• Exhibit Board students will bring their project,   Exhibit Boards will directly set-up their exhibits and material the day of the event.
  • Live Performances need to show up a half hour in advance of their appointment.
  • Documentaries need to be uploaded following these steps:  
  1. Go to  
  2. Click TAKE ME TO FREE
  3. Click on the + symbol.  NOTE: The file must be under 2GB.  If you have a larger file, consider using your video software to reduce the size.
  4. Email to: [email protected]
  5. Enter your email address.  NOTE:  Personal email accounts work better than CPS accounts
  6. In the Message Field, type the following:  YOUR FIRST & LAST NAME(S), SCHOOL NAME, "Group" or "Individual", & "PROJECT TITLE"
  7. Then click TRANSFER.  NOTE:  Transfer takes about 5 minutes.  When complete you will see a message on your screen.  You will also receive two emails.  The first is a confirmation that the file was sent.  The second is a confirmation that it has been downloaded.  
  • Websites and Research Papers are judged off-site, therefore students need not attend the fair.  Since attendance is optional, please mail in your Website address and Research Paper with the Chicago Metro History Fair Student Authorization Form in by Friday, March 31st.  Although, attendance is optional it is highly encouraged that students make an interview meeting with a History Fair Judge.  Additional information will be sent to you after your Authorization Form has been received. Sign up for an appointment time with the links below:  Afternoon Session Interviews Appointment Sign-Up (TBD)
  • You may want to bring a snack!


  1. All students set-up exhibit or visit room to make sure tech works
  2. Greetings/Welcome in the Auditorium
  3. Documentaries and Performances presented, interviews occur concurrently
  4. Website and Paper interviews occur (optional)
  5. Websites and Papers displayed in Room TBA
  6. Exhibits are judged without the student present
  7. Exhibit students return to the hall for judges' interviews

  • 8th Grade – Joaquin Ancheta – To Be Black and Blue: Louis Armstrong’s Compromises and The Conflict of Civil Rights
    • 8th Grade – Bennett Patterson & Lucas Cozuc – The Haymarket Affair and The Impact of the Labor Unions (K of L)

    Exhibit Boards
    • 8th Grade – Nancy Zhou, Alyssa Hansraj, & Belen del Castillo – Lucy Parsons: Revolutionary Anarchist
    • 8th Grade – Paul Harris – X Marks the Destruction of Meigs Field
    • 8th Grade – Keirra Gettings & Naomi Epstein – The Life Changing Mill Girls: Story of the Lowell Mill Girls
    • 7th Grade – Kevin Retzloff – Slavery, Succession, Civil War, and the Copperheads vs. Lincoln
    • 7th Grade – Carly Gillman, Taylor Medina, & Rachel Berry – Ida B. Wells: A Courageous Voice
    • 6th Grade – Katelyn Tapia – Chicago Defender: Defender of Black Riots

    • 7th Grade – Paige Dziedzic & Estella Moster - Skirt in the Dirt (

    Research Papers

    Live Performance

    HSA History Fair Honorable Mention - Various Formats

    • 8th Grade – Mitzi Milojkovic & Jessica Cruz – Bill Ayers: Radical Activist
    • 8th Grade – Alex Wilen & Miles Taiber – Executive Order 9066
    • 8th Grade – Blake Berry – Old Enough to Fight, Old Enough to Vote
    • 8th Grade – Ethan Massey – Blood of the Congo
    • 8th Grade – Nathan Documento – Inside the Mind of Adolf Hitler
    • 8th Grade – Aidan Callow – North of 38th Parallel
    • 8th Grade – Elijah Brown – I Didn’t Think So
    • 8th Grade – Jack Osterman – Knights of Labor – Impact of Industrialism
    • 7th Grade – Semaje Thornton – James Baldwin: I Am Not Your Negro
    • 7th Grade – Reese Hoffman – Women in Rock
    • 7th Grade – Jackie DeMille & Kate Moro – Radical Women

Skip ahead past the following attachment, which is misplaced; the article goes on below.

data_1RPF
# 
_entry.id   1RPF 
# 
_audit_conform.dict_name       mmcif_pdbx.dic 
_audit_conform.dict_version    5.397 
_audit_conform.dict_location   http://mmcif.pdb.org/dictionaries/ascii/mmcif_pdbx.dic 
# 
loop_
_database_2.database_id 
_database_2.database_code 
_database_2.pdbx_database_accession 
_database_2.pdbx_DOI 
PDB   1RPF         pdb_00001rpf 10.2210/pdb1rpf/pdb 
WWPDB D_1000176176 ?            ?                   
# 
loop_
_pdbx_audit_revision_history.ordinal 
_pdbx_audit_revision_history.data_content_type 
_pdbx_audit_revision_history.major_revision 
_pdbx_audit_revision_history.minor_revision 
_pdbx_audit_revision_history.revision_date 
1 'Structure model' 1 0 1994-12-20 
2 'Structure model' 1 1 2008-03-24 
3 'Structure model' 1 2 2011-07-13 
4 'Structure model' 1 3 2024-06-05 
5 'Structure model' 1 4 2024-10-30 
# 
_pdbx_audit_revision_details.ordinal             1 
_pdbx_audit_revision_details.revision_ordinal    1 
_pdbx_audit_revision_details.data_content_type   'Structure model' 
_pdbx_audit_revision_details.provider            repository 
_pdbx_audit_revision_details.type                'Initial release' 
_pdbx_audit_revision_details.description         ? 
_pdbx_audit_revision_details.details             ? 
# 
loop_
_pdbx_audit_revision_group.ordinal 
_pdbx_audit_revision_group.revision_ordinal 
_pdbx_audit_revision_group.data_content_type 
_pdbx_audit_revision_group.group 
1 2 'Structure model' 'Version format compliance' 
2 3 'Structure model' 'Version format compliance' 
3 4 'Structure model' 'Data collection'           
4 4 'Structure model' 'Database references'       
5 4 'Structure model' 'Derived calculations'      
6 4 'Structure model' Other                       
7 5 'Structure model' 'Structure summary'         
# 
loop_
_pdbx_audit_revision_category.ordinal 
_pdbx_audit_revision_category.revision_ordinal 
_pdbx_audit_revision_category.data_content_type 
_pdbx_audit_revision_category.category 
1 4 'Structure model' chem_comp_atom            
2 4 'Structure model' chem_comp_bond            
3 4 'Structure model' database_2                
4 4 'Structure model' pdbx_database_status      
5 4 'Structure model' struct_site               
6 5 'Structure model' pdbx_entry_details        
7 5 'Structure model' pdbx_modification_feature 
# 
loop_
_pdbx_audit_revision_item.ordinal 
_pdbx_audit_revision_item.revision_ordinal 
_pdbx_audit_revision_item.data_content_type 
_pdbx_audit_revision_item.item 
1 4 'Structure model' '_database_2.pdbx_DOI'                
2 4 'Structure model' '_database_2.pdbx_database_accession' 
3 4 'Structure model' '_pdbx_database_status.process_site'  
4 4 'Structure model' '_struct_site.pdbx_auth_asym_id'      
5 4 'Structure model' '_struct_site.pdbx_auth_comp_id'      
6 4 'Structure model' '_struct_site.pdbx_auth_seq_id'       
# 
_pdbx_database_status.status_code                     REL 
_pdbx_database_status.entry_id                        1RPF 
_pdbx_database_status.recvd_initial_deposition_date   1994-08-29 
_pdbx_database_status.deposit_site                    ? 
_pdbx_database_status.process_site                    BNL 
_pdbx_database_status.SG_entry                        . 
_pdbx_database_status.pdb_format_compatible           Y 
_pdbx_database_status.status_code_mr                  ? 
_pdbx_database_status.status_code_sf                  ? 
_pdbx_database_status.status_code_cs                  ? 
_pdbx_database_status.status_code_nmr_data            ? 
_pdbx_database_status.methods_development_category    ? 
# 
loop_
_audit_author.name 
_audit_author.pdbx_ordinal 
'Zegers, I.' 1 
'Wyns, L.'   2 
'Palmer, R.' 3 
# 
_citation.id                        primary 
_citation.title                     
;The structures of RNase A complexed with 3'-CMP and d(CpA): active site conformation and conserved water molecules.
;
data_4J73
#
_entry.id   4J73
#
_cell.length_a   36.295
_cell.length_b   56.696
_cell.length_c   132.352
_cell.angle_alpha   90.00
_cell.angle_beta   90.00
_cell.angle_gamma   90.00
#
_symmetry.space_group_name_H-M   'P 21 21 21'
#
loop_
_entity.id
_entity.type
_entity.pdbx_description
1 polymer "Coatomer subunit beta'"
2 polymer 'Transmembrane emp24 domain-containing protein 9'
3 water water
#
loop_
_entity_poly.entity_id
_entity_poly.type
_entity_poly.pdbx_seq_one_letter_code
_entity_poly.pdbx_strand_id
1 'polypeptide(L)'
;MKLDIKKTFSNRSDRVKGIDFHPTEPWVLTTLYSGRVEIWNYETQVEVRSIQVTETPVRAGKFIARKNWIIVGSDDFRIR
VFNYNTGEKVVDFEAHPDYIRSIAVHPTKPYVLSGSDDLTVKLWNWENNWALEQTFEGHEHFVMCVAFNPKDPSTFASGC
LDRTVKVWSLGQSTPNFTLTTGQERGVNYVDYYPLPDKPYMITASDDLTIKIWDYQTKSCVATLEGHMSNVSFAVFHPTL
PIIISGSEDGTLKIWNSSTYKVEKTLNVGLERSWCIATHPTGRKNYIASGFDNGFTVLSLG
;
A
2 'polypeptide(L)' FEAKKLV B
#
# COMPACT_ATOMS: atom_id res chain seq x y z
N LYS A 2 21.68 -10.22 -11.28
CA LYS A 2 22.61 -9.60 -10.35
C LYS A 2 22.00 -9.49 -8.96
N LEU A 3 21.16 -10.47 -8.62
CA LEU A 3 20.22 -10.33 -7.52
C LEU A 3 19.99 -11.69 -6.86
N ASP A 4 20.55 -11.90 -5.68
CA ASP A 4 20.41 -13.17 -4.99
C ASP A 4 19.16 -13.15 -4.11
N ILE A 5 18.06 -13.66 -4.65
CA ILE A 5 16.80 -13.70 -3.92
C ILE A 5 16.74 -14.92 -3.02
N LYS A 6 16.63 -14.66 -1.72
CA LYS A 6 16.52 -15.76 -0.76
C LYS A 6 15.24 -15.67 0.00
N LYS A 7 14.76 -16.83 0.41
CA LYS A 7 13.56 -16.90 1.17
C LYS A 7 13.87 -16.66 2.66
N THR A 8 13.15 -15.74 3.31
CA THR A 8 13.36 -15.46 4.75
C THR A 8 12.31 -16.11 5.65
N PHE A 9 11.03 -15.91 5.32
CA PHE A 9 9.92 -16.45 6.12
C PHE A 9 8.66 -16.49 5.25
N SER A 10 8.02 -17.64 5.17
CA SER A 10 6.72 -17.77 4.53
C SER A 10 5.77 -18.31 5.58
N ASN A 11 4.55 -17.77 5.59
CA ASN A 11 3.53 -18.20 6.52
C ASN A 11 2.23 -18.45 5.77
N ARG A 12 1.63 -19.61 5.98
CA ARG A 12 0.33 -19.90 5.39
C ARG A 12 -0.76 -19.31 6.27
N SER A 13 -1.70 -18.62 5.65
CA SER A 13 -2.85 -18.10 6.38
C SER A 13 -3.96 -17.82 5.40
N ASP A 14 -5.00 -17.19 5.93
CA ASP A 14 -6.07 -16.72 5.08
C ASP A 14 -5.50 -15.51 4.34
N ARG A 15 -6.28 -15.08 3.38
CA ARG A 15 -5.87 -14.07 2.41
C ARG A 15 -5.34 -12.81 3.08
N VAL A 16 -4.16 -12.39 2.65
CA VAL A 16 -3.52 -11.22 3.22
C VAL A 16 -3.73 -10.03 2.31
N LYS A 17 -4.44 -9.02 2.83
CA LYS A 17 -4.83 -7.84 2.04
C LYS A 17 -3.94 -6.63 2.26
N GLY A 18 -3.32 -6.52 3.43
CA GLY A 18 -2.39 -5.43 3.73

• 7th Grade – Charlie Johnston – Call Jane!
    • 7th Grade – Jeffrey Grez & Ethan Lerch – Overpopulation of Invasive Species in the Great Lakes
    • 8th Grade – Skyla Proctor, Sophie Elkins, & Marie Murphy – The Double Life of Audrey Hepburn
    • 6th Grade – Delilah Shaw & Sophie Mullins – A Twinkie in Time
    • 6th Grade – Gavin Stiglitz – Riots at the Democratic National Convention
    • 6th Grade – Lilia Tanabe – Chicago: A Sanctuary for Immigrants
    • 6th Grade – Aliyah Joshua – Ida B. Wells: The Start of the Civil Rights Movement
    Illinois History Expo - TBD at The Prairie Capitol Convention Center, Springfield, IL

    Winners please download and review the IL History Day Schedule 2017
    NOTE:  Please bring three sets of your Summary Statement Form and Annotated Bibliography with your project. 
    • 5:45 a.m. - Students get bus assignments and board (optional).  Please fill out and return the form by April 27:
    • 6:00 a.m.  - IL History Day Bus Permission Form 2017  (Buses depart Harrison and State) or Directions for people driving to the PCCC
    • 9:30 a.m. - Arrive in Springfield; students set up projects (they are pre-registered)
    • 10:30 a.m. - Opening ceremony in Prairie Capital Convention Center; superior papers and websites announced.
    • 10:30 a.m. - 1:00 p.m. -- Judging of performances, documentaries and exhibits. Springfield site-seeing!
    • 1:30 p.m. - 2:30 p.m. -- Public viewing of exhibits
    • 2:45 p.m. - 3:45 p.m. --  Awards ceremony in Prairie Capital Convention Center
    • 3:30 p.m. - Announcement of NHD qualifiers, immediately followed by an orientation meeting for students selected to advance to NHD.
    • 4:00 p.m. - Pick up exhibits, evaluations, and ribbons. Only teachers may pick up school packets. 
    • 4:15 p.m. - Buses leave for Chicago – boxed meal provided on the bus.

    * CMHEC offers charter bus/meal tickets for $55 per person (students and chaperones). Advance registration required. Passengers meet at 5:30 a.m. at Harrison & State streets and return by 8 p.m.

    Exhibit Boards


    Documentaries (NOTE:  Bring a DVD and USB of the project to ensure playability.  Please expect to leave a copy with your judges. No internet allowed.)




    Research Papers


    Live Performances


    National History Day - TBD at University of Maryland, College Park
    Registration Information:  Register for National History Day

    History Fair Summary Quiz Preparation: A List of Topics
    2018-2019 School Year

    6A: TBD

    6B: TBD

    7A:  TBD

    7B:  TBD

    8A:  TBD

    8B:  TBD